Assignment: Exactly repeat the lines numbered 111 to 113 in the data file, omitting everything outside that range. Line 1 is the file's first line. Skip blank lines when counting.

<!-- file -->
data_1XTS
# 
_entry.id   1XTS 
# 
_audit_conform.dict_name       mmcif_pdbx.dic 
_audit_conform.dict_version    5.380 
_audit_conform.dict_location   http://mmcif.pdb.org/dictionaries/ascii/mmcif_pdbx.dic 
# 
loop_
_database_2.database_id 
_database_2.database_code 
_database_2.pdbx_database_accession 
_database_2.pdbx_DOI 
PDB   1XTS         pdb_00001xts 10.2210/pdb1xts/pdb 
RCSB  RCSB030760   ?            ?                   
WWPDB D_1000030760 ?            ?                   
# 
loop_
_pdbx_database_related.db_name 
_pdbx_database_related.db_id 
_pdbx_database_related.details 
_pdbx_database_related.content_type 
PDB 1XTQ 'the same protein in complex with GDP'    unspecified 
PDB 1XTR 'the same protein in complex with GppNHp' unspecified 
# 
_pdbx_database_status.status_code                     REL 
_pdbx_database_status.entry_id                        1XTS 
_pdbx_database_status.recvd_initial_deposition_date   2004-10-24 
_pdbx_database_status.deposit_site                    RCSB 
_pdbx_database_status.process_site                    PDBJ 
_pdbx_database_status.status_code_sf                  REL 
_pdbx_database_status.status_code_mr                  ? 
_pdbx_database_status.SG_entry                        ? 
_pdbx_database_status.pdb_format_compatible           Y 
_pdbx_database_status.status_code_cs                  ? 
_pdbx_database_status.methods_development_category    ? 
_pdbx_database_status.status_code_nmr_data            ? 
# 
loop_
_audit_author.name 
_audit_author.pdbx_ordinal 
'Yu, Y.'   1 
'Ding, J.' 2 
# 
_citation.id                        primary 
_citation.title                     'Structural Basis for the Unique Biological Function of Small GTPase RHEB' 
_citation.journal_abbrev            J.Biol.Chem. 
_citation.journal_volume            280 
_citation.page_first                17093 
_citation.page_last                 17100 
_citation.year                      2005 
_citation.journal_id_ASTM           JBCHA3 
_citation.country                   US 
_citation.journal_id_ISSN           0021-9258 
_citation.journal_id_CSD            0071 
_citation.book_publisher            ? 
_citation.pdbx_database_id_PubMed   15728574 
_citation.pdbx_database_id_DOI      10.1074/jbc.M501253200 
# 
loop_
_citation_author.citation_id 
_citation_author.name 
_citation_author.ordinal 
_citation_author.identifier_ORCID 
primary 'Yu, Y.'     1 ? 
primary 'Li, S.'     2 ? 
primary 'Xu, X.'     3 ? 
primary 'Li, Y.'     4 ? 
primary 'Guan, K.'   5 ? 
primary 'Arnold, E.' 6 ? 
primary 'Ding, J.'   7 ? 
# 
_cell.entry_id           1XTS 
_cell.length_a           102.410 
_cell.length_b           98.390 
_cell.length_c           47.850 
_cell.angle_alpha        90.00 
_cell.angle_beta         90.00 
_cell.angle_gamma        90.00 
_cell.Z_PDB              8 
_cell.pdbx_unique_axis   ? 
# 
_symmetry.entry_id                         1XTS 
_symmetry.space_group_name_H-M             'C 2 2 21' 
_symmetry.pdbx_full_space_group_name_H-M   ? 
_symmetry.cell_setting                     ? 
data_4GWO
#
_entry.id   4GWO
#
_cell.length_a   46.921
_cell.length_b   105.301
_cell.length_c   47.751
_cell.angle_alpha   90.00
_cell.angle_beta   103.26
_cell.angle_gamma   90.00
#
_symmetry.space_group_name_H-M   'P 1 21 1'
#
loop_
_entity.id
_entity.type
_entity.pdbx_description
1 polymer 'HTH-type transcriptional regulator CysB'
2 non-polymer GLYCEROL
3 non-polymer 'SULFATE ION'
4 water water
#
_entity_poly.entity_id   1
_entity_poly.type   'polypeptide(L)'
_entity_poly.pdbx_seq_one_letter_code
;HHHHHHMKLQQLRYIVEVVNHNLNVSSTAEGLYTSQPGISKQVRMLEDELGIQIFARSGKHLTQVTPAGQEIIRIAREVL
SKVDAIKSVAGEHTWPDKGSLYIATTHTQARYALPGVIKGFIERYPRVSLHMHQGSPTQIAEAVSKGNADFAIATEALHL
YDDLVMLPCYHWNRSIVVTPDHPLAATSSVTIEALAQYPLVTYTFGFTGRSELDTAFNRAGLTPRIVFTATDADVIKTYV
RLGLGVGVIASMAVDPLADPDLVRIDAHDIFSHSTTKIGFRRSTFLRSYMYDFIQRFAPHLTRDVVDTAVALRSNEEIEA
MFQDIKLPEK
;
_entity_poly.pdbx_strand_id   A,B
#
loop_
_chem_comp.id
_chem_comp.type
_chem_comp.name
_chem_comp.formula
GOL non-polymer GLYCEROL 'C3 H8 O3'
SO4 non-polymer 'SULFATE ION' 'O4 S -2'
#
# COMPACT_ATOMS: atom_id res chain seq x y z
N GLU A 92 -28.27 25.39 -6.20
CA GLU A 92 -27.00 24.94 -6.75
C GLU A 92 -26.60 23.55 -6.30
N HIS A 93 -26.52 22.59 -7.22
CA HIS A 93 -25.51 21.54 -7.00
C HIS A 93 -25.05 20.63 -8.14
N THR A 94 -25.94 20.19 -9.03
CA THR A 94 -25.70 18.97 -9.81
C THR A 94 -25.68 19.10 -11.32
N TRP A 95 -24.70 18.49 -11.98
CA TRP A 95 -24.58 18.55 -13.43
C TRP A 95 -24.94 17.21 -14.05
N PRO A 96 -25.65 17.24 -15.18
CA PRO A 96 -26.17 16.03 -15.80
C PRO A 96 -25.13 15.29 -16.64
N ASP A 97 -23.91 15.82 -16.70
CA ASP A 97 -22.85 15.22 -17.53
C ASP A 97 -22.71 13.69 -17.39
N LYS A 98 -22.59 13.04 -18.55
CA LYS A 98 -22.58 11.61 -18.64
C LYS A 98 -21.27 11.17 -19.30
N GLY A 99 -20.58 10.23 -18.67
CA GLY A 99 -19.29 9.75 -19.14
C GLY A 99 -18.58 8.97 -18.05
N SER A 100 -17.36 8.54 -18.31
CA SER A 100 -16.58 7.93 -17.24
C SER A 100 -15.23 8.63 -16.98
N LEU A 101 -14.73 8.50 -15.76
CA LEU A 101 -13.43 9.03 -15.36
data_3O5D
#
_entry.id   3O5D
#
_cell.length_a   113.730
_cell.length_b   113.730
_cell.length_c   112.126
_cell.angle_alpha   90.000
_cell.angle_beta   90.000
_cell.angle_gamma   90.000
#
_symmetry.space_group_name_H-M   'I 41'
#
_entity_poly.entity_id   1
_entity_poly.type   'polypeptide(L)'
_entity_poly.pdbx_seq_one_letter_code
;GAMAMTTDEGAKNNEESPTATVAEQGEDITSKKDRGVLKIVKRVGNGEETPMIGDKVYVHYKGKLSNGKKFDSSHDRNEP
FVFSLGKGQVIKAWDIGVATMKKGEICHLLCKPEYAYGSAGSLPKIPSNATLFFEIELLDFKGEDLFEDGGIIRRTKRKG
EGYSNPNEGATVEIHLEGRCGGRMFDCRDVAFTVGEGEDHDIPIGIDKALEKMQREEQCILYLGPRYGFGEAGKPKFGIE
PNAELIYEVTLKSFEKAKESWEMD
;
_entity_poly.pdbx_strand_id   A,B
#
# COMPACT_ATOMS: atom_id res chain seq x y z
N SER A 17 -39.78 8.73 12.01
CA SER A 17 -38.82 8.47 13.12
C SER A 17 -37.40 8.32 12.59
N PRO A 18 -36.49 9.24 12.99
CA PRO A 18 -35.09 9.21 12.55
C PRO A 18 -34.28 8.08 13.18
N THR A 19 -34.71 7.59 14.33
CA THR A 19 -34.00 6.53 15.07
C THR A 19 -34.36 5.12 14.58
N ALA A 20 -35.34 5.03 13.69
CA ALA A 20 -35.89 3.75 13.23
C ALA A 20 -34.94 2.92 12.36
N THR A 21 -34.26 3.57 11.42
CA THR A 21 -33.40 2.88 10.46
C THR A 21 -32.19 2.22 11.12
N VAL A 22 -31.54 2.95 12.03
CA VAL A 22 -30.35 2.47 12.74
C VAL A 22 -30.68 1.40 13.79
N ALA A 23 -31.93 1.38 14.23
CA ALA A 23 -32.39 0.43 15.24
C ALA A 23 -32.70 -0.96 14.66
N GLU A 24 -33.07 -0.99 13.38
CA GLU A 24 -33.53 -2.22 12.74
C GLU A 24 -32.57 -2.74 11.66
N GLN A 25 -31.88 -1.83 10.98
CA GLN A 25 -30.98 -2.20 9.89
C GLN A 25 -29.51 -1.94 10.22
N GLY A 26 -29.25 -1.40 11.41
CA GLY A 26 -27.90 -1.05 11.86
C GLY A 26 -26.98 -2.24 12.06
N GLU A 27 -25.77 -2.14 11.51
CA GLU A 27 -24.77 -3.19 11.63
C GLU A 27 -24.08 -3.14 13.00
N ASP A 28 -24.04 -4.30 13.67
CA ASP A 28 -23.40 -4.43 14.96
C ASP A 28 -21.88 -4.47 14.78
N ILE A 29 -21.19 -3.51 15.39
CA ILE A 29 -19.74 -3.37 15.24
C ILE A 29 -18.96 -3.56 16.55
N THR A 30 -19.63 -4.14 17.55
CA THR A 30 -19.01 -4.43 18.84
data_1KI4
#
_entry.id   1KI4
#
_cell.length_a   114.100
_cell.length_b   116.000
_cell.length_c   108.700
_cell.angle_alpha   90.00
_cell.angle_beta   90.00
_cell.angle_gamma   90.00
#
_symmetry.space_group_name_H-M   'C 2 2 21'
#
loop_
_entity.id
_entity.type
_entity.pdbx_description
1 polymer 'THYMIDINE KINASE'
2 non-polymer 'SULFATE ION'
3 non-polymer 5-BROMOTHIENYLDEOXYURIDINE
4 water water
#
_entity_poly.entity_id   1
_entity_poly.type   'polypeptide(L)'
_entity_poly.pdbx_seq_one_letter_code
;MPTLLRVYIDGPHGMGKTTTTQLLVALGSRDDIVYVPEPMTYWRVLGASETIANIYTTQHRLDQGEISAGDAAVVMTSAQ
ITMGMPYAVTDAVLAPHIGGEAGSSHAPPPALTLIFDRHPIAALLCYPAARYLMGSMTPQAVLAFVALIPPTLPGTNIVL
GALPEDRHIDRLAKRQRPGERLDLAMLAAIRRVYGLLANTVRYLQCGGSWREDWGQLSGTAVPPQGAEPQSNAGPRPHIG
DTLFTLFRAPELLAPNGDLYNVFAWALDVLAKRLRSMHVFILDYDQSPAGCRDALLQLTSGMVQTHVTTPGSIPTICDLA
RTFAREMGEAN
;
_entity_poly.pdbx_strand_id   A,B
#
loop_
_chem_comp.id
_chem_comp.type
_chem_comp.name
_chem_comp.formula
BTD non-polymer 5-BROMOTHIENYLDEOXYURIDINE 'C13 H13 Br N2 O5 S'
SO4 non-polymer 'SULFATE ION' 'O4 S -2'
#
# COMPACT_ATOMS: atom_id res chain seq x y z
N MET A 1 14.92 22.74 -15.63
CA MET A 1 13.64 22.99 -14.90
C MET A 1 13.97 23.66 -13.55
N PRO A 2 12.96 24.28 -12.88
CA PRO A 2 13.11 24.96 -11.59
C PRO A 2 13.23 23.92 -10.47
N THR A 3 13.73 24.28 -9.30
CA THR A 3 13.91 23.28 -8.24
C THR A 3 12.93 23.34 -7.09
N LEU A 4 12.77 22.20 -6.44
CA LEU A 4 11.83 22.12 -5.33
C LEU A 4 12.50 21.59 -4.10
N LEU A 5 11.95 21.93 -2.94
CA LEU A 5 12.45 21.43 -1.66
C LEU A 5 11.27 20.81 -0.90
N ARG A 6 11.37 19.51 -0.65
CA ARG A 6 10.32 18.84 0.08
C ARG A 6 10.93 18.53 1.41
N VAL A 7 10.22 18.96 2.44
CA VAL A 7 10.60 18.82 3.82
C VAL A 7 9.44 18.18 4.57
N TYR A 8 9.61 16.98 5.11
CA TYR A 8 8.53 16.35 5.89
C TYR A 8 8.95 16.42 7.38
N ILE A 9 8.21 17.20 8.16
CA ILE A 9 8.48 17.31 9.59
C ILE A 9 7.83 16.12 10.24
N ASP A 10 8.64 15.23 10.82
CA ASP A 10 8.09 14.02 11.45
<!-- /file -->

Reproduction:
_entity_poly.pdbx_seq_one_letter_code
;HHHHHHMKLQQLRYIVEVVNHNLNVSSTAEGLYTSQPGISKQVRMLEDELGIQIFARSGKHLTQVTPAGQEIIRIAREVL
SKVDAIKSVAGEHTWPDKGSLYIATTHTQARYALPGVIKGFIERYPRVSLHMHQGSPTQIAEAVSKGNADFAIATEALHL